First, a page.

The garden probably looks a bit rough at the moment with overgrown grass, but we enjoy its wild look and in the past have even put off mowing a few extra days to enjoy the casual nature of the space. Before the border closing, Dan, a member of the Schrebergartencrew, sowed peas, carrots, cilantro, spring onions, spinach, and potatoes, of which the carrots and peas had already begun sprouting.
I’m confident the vegetable seedlings will do well in our absence, so long as the slugs show some mercy; I am slightly concerned about the meadows sown last fall, as they are supposed to be mowed by mid-May for the success of the project. It would be a shame to see the hard work from the garden crew go to waste, but there is a more concerning issue that needs to be carried out by June: the winter rye cover crop.
For the three sisters project—corn, beans and squash—we sowed a cover crop of winter rye Secale cereale and hairy vetch Vicia villosa in September 2019. Cover crops suppress weeds, protect the soil from the winter elements, and improve soil structure when chopped and dropped or rolled and crimped the following late spring. As a grass, winter rye usually grows back when you cut it, but it won’t if cut at a certain time, and this trait makes it an easy annual cover crop. And the time of the cut varies from year to year based on the weather.
How it works: the rye grows in the vegetative state from late summer to early spring. Then when daylength reaches 14 hours it’s triggered into the reproductive state of forming flower heads. Part way through seed maturity, during the milk stage, is the time to cut the rye. The ‘milk’ is the nutritious sap sent up from the roots and body of the plant; it’s the perfect time to cut because the movement of sap makes the plant think it has fulfilled its purpose producing the next generation. Cut the rye too early, the roots still have the nutrients and energy to grow vigorously in order to produce another seed head. Cut the rye too late, you lose the benefit of storing the nutrients from the decaying roots in the ground because all the nutrients will be in the seeds above ground and the seed might spread.
Depending on how warm or cool the spring is depends on whether the chop and drop occurs in May or June, at least in our area; it is not done on a specific date in the year. Last year we chopped it in early to mid-June; this spring we’ve experienced some lovely almost early summer-like weather so the rye might need cutting in late May.
The maturing winter rye seed heads are also a wonderful indicator of warm temperatures and tell you, as a gardener, that it’s time to plant out the warm season crops such as the three sisters, tomatoes, peppers, sunflowers etc. I’m nervous about spreading the rye to the three neighboring plots. Once the milk stage begins, there is a 2-3 week window to cut the plant and if the German-Swiss border stays closed by mid or late June, I feel we will have a headache later in the year with the neighbors.
Though we haven’t been able to visit the Kleingarten, the Balkongarten has taken off! The flowering waves of Blumenzwiebel are a joy to observe now more than ever during these uncertain stressful times. The miniature irises and crocuses were a beautiful first act followed by the lightly scented grape hyacinths and anemones with the now grand finale of tulips. Behind the scenes of the spring bulb performance the herbs, leafy greens, and flower seedlings are germinating for their mid spring and summer debut.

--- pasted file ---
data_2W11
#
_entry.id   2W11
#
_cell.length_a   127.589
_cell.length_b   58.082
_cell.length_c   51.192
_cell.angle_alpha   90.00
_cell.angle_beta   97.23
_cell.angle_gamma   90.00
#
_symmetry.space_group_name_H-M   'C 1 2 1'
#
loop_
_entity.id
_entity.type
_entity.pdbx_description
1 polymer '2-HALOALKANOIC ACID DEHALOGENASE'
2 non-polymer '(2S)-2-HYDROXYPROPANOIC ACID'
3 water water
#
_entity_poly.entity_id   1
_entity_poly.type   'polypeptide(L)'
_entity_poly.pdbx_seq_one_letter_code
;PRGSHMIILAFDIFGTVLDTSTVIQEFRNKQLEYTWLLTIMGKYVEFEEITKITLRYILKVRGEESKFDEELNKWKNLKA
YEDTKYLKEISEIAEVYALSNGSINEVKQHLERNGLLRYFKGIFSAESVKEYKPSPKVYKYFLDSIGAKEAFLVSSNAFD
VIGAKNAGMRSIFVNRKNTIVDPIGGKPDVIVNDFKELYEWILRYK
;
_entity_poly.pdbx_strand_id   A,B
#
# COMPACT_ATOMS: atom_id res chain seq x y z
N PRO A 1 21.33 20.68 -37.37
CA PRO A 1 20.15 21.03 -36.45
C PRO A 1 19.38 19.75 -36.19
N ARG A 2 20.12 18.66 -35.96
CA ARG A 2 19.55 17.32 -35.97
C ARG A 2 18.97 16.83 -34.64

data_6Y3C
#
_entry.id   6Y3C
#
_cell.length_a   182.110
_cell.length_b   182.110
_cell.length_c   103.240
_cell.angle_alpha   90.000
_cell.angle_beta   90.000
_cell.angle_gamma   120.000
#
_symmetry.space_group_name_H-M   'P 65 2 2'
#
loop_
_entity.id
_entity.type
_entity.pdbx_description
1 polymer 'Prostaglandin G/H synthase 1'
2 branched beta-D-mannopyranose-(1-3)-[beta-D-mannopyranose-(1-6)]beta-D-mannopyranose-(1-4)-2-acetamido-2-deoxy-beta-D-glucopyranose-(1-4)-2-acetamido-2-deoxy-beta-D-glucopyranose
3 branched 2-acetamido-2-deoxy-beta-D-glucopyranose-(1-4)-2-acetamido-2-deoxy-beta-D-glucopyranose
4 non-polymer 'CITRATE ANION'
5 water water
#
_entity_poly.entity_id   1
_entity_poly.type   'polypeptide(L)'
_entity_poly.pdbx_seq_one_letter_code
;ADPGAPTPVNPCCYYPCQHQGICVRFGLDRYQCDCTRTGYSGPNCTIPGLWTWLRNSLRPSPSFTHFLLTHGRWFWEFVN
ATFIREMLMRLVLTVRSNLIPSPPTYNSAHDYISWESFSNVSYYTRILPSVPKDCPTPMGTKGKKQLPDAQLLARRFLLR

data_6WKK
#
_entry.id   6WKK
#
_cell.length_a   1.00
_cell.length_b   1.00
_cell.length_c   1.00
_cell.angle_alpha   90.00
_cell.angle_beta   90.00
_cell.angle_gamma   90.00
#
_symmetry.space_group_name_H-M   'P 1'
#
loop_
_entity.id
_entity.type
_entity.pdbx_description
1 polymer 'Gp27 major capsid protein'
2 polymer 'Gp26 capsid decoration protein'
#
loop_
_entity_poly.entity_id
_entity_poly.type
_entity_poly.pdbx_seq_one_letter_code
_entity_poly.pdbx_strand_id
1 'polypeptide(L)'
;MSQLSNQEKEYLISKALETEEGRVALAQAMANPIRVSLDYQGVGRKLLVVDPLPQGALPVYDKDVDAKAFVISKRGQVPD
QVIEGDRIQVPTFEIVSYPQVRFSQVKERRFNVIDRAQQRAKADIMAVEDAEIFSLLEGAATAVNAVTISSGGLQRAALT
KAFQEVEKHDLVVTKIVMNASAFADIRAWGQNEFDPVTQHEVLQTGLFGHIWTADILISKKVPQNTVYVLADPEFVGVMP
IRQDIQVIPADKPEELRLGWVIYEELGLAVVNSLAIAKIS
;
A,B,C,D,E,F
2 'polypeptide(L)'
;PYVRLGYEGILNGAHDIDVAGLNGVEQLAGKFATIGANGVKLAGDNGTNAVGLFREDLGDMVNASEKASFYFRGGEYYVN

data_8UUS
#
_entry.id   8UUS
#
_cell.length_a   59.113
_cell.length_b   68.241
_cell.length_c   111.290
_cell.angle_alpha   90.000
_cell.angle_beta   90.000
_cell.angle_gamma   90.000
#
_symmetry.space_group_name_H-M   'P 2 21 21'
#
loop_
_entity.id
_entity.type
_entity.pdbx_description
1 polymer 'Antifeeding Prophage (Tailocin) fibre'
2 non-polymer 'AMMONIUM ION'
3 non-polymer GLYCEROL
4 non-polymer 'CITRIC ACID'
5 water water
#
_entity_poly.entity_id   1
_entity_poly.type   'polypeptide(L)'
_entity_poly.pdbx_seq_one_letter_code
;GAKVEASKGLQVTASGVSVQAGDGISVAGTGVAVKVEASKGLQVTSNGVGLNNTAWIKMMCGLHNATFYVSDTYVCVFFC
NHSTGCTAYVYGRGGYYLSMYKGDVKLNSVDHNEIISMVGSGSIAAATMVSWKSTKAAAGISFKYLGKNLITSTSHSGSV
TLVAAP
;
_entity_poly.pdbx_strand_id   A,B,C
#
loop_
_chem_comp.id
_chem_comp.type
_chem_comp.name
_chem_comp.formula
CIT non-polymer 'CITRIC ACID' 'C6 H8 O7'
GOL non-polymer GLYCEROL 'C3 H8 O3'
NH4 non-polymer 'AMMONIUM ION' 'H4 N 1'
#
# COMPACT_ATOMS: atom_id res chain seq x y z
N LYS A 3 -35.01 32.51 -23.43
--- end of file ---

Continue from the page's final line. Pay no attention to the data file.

This is my fourth year container gardening and second year seed growing, and so far there’s a noticeable improvement in my abilities, everything seems to be faring much better than previous years. The major change I’ve made is consistent fertilizing with liquid seaweed and adding a top dressing of worm compost to the pots. But I believe the biggest contributing factor to the improvement is the focus. My attention is not divided between the Balkongarten and Kleingarten at the moment, giving me more time to make mistakes, act quickly, observe, and learn from them. It’s also allowing me to accomplish tasks, such as potting on, at the correct time.
This year’s balcony plan was supposed to focus on herbs, leafy greens, and a few flowers but due to the circumstances I’m growing a tomatillo, a few tomatoes, carrots, and parsnips as well. In fact, because of the extra time at home, I thought of a way to squeeze more plants on the balcony by creating a string wall for the spring peas and summer beans to grow up. Will it be a problem to lose my focus growing a few vegetables on the balcony this year? Probably, but that’s the beauty of learning.
And with the extra plants comes the shrinking of space. I’m facing the small-space dilemma many gardeners are experiencing: not having enough room for all the seeds that were sown. This is not the worst problem to have, for the seedlings bring us joy and they are a way to spread joy to the community, which is needed at the moment. If you feel comfortable and have extra seedlings, set them on the street with a sign stating “free seedlings” or in my case “Setzlinge zu verschenken.” Be sure to wash the outside of your pots with a mild soapy mixture to prevent the spread of the virus, being careful not to get soap on the soil. Your seedlings will brighten someone’s day on their walk outside the home.
It’s important during this time not to lose hope. We will get through this crisis and become stronger as a result. I hope you are staying safe and if you’re feeling stressed, remember that a garden, whether it’s a large plot of land or two pots on a windowsill, is there to help soothe an anxious mind.
Living in Germany has its difficulties, particularly as a non-native speaker. In an ideal world I would be able to find everything I need to apply what I preach, but that can be challenging. The most obvious hurdle is language. I don’t know all the German terminology associated with gardening; it’s learn-as-you-go. This can be annoying since I don’t even possess the common knowledge of where to find certain products like I do in the States, not to mention not knowing the names of the products.